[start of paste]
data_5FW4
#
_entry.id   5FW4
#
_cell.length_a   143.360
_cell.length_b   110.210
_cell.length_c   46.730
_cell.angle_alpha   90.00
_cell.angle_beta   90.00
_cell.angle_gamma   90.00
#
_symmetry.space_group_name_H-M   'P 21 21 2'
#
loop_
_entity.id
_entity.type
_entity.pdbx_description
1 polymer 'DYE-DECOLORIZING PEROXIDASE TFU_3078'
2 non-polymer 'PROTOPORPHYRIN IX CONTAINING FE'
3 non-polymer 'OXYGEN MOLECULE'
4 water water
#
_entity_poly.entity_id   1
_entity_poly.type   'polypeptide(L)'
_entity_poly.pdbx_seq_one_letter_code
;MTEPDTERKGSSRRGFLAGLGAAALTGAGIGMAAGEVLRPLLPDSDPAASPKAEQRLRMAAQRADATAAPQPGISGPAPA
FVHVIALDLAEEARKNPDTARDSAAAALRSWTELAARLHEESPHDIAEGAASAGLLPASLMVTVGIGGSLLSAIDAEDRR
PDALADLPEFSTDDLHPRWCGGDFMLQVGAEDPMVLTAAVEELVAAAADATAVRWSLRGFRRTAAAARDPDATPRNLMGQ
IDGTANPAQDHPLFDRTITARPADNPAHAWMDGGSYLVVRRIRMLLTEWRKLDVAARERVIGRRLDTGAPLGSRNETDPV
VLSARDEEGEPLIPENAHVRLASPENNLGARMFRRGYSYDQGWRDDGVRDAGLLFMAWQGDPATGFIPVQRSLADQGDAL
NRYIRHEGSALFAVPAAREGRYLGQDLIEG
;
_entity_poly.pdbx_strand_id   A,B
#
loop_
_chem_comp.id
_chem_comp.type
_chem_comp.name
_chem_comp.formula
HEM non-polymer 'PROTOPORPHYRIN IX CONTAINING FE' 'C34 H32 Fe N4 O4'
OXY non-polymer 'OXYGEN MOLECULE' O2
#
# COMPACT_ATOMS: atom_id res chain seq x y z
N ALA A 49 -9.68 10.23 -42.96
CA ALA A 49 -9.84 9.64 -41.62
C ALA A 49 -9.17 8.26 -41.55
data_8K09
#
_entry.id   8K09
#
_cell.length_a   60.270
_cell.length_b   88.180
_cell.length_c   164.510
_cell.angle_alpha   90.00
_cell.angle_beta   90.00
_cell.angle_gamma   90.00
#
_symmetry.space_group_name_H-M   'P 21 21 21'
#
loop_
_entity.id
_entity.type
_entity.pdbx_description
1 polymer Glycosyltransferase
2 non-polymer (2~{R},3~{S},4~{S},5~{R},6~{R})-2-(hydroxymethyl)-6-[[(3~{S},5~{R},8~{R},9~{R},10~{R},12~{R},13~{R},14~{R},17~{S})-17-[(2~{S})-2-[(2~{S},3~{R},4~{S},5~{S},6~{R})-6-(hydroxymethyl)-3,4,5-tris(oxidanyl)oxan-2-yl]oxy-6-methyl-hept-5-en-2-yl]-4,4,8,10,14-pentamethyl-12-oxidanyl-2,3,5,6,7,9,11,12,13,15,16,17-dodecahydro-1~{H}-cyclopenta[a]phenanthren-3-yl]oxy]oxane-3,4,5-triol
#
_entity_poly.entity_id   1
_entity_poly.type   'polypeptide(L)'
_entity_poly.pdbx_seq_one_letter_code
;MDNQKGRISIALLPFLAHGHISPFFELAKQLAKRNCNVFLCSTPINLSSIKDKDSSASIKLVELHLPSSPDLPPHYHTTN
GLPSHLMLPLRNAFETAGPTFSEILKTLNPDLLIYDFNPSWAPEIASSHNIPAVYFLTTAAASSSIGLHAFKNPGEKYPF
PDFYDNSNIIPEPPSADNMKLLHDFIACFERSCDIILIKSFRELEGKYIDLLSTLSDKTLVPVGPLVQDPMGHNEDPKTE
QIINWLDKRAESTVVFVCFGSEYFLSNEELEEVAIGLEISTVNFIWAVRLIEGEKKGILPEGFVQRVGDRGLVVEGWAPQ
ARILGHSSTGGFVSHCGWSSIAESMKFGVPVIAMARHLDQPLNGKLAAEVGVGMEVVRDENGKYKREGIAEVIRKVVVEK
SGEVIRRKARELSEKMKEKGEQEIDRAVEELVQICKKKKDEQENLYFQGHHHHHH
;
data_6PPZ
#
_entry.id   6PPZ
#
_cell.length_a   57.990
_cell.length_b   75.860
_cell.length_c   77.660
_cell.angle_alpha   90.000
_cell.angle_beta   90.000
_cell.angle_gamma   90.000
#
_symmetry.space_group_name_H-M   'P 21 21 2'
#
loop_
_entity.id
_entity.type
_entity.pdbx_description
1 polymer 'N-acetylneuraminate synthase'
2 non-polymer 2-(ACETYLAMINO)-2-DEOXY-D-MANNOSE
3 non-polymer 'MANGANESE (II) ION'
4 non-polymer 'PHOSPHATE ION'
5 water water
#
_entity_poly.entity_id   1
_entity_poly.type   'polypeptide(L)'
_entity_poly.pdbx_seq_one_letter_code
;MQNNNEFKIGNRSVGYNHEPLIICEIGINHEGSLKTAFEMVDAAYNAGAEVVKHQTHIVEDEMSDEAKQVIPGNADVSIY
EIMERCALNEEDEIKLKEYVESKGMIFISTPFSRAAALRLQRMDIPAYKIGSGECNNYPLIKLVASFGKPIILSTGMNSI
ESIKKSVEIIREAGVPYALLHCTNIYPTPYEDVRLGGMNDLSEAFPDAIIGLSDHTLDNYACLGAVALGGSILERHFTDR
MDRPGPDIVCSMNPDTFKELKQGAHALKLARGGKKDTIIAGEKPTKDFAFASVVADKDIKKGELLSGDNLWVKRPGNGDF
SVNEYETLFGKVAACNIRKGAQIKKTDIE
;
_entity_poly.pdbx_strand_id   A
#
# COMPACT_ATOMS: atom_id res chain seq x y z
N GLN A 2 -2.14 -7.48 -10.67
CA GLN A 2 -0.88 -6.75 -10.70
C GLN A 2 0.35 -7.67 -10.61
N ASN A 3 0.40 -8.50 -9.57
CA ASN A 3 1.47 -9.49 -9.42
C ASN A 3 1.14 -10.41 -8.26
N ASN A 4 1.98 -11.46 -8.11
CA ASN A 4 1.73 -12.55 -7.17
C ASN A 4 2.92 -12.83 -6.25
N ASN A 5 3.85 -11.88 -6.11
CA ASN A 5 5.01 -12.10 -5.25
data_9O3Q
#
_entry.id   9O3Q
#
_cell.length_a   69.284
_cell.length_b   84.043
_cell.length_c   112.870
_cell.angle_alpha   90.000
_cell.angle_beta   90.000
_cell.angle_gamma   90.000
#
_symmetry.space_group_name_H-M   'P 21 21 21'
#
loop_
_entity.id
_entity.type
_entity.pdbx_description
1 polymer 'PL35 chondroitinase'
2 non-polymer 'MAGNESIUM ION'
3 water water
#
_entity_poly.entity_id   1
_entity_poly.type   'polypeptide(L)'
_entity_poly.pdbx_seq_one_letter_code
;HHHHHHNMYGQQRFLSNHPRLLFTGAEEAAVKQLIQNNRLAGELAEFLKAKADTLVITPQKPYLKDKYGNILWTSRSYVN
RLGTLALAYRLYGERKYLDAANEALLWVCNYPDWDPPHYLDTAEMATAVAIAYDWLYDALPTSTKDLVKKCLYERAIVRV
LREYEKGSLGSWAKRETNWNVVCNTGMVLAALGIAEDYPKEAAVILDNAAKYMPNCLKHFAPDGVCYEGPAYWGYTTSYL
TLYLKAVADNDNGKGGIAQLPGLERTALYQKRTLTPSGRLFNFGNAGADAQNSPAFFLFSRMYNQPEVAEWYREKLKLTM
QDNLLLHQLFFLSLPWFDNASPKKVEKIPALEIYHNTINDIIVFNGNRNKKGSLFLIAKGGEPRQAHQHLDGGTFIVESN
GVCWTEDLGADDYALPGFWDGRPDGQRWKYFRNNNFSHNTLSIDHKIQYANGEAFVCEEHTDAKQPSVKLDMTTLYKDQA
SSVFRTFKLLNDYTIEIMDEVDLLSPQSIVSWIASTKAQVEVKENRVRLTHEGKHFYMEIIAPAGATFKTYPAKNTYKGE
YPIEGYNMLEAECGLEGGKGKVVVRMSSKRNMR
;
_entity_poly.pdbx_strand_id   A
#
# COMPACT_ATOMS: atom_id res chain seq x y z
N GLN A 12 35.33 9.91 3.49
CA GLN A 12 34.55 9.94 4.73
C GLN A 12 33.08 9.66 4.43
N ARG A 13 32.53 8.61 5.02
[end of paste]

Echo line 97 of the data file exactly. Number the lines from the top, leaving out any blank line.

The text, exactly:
4 non-polymer 'PHOSPHATE ION'